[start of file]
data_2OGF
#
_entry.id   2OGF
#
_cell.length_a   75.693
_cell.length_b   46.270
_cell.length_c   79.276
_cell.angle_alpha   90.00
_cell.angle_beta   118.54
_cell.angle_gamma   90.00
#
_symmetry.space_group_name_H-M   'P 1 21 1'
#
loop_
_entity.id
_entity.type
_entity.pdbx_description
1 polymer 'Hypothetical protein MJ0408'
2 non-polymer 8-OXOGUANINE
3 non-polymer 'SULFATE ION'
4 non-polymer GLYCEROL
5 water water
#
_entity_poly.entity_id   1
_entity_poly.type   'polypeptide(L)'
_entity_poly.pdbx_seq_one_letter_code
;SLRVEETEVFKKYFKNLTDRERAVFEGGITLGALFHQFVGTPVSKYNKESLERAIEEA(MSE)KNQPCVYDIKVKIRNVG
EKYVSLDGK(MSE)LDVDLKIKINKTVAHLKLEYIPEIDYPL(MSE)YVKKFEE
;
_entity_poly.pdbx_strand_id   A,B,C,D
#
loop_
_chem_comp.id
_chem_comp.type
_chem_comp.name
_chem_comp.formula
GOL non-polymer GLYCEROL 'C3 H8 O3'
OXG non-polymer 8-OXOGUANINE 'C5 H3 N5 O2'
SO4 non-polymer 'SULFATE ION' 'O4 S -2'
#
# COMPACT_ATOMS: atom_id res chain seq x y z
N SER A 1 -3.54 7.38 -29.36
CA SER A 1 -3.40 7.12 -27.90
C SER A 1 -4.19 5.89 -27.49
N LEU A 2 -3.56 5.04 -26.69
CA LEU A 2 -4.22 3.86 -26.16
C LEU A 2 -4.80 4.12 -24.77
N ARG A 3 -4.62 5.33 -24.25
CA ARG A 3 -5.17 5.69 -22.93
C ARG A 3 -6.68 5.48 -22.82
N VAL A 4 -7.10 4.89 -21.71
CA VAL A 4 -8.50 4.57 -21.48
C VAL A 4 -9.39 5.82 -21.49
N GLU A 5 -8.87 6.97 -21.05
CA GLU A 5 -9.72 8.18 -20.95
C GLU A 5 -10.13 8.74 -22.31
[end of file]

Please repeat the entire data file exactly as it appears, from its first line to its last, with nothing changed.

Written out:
data_2OGF
#
_entry.id   2OGF
#
_cell.length_a   75.693
_cell.length_b   46.270
_cell.length_c   79.276
_cell.angle_alpha   90.00
_cell.angle_beta   118.54
_cell.angle_gamma   90.00
#
_symmetry.space_group_name_H-M   'P 1 21 1'
#
loop_
_entity.id
_entity.type
_entity.pdbx_description
1 polymer 'Hypothetical protein MJ0408'
2 non-polymer 8-OXOGUANINE
3 non-polymer 'SULFATE ION'
4 non-polymer GLYCEROL
5 water water
#
_entity_poly.entity_id   1
_entity_poly.type   'polypeptide(L)'
_entity_poly.pdbx_seq_one_letter_code
;SLRVEETEVFKKYFKNLTDRERAVFEGGITLGALFHQFVGTPVSKYNKESLERAIEEA(MSE)KNQPCVYDIKVKIRNVG
EKYVSLDGK(MSE)LDVDLKIKINKTVAHLKLEYIPEIDYPL(MSE)YVKKFEE
;
_entity_poly.pdbx_strand_id   A,B,C,D
#
loop_
_chem_comp.id
_chem_comp.type
_chem_comp.name
_chem_comp.formula
GOL non-polymer GLYCEROL 'C3 H8 O3'
OXG non-polymer 8-OXOGUANINE 'C5 H3 N5 O2'
SO4 non-polymer 'SULFATE ION' 'O4 S -2'
#
# COMPACT_ATOMS: atom_id res chain seq x y z
N SER A 1 -3.54 7.38 -29.36
CA SER A 1 -3.40 7.12 -27.90
C SER A 1 -4.19 5.89 -27.49
N LEU A 2 -3.56 5.04 -26.69
CA LEU A 2 -4.22 3.86 -26.16
C LEU A 2 -4.80 4.12 -24.77
N ARG A 3 -4.62 5.33 -24.25
CA ARG A 3 -5.17 5.69 -22.93
C ARG A 3 -6.68 5.48 -22.82
N VAL A 4 -7.10 4.89 -21.71
CA VAL A 4 -8.50 4.57 -21.48
C VAL A 4 -9.39 5.82 -21.49
N GLU A 5 -8.87 6.97 -21.05
CA GLU A 5 -9.72 8.18 -20.95
C GLU A 5 -10.13 8.74 -22.31